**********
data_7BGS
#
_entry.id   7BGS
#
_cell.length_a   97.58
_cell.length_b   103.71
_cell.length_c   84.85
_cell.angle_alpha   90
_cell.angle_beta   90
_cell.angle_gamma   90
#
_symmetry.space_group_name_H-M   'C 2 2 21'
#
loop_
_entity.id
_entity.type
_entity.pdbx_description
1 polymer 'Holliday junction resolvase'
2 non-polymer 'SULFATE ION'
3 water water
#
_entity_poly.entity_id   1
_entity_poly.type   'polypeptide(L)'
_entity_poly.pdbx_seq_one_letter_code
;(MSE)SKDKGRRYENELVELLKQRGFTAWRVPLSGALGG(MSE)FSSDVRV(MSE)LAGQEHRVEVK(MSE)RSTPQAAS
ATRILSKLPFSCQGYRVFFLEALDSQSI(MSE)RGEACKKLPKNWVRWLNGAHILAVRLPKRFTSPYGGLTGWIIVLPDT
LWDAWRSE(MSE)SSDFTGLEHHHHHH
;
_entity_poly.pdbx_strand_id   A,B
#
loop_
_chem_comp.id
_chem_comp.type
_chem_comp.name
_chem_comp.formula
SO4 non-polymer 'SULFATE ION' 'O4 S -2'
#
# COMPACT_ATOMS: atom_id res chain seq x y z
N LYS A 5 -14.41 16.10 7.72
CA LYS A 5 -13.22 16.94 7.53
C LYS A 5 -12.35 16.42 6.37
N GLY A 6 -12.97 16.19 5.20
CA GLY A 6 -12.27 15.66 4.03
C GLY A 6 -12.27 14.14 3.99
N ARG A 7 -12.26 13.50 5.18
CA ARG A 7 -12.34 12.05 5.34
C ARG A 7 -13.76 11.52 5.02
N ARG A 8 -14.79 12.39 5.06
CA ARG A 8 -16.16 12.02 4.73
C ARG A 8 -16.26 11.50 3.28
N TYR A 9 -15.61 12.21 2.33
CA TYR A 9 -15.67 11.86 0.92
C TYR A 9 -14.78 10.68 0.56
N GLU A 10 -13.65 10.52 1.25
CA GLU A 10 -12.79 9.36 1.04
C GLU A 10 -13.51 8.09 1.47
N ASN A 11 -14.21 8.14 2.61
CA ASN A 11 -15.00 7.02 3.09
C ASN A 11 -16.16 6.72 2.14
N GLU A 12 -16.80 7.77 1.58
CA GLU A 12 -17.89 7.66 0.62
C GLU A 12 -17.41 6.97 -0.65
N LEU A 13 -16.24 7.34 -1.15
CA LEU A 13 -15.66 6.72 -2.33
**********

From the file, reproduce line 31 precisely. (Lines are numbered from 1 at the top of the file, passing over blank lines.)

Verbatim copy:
loop_